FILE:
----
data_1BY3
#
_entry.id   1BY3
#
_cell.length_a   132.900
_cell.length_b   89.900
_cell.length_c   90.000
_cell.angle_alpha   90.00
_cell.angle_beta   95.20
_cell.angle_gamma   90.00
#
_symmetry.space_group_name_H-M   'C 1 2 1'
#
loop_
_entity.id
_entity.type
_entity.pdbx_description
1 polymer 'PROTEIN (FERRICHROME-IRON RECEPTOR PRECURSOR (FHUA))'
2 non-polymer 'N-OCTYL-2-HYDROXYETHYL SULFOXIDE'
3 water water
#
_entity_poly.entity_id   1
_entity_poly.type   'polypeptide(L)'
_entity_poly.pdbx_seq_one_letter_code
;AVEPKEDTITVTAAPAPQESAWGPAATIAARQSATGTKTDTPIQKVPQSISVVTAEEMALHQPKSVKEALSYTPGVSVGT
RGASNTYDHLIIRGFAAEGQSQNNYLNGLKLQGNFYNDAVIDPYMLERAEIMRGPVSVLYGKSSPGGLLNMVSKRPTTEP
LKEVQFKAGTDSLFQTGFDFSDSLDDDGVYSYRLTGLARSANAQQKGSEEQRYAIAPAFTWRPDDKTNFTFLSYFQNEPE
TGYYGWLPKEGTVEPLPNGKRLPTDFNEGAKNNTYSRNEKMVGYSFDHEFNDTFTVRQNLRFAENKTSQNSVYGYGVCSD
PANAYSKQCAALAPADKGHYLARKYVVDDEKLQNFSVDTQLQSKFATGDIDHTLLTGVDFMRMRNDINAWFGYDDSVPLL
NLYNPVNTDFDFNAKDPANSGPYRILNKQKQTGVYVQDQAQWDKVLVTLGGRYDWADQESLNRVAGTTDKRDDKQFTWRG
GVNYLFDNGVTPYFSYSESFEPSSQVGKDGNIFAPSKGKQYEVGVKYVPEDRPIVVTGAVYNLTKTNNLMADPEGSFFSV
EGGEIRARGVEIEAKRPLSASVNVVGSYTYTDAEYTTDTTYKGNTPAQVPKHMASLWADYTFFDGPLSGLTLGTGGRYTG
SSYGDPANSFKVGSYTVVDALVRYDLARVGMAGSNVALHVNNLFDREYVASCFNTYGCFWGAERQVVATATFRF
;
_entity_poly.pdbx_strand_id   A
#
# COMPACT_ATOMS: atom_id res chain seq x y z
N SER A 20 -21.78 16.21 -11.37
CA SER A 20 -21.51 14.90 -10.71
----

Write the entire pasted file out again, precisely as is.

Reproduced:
data_1BY3
#
_entry.id   1BY3
#
_cell.length_a   132.900
_cell.length_b   89.900
_cell.length_c   90.000
_cell.angle_alpha   90.00
_cell.angle_beta   95.20
_cell.angle_gamma   90.00
#
_symmetry.space_group_name_H-M   'C 1 2 1'
#
loop_
_entity.id
_entity.type
_entity.pdbx_description
1 polymer 'PROTEIN (FERRICHROME-IRON RECEPTOR PRECURSOR (FHUA))'
2 non-polymer 'N-OCTYL-2-HYDROXYETHYL SULFOXIDE'
3 water water
#
_entity_poly.entity_id   1
_entity_poly.type   'polypeptide(L)'
_entity_poly.pdbx_seq_one_letter_code
;AVEPKEDTITVTAAPAPQESAWGPAATIAARQSATGTKTDTPIQKVPQSISVVTAEEMALHQPKSVKEALSYTPGVSVGT
RGASNTYDHLIIRGFAAEGQSQNNYLNGLKLQGNFYNDAVIDPYMLERAEIMRGPVSVLYGKSSPGGLLNMVSKRPTTEP
LKEVQFKAGTDSLFQTGFDFSDSLDDDGVYSYRLTGLARSANAQQKGSEEQRYAIAPAFTWRPDDKTNFTFLSYFQNEPE
TGYYGWLPKEGTVEPLPNGKRLPTDFNEGAKNNTYSRNEKMVGYSFDHEFNDTFTVRQNLRFAENKTSQNSVYGYGVCSD
PANAYSKQCAALAPADKGHYLARKYVVDDEKLQNFSVDTQLQSKFATGDIDHTLLTGVDFMRMRNDINAWFGYDDSVPLL
NLYNPVNTDFDFNAKDPANSGPYRILNKQKQTGVYVQDQAQWDKVLVTLGGRYDWADQESLNRVAGTTDKRDDKQFTWRG
GVNYLFDNGVTPYFSYSESFEPSSQVGKDGNIFAPSKGKQYEVGVKYVPEDRPIVVTGAVYNLTKTNNLMADPEGSFFSV
EGGEIRARGVEIEAKRPLSASVNVVGSYTYTDAEYTTDTTYKGNTPAQVPKHMASLWADYTFFDGPLSGLTLGTGGRYTG
SSYGDPANSFKVGSYTVVDALVRYDLARVGMAGSNVALHVNNLFDREYVASCFNTYGCFWGAERQVVATATFRF
;
_entity_poly.pdbx_strand_id   A
#
# COMPACT_ATOMS: atom_id res chain seq x y z
N SER A 20 -21.78 16.21 -11.37
CA SER A 20 -21.51 14.90 -10.71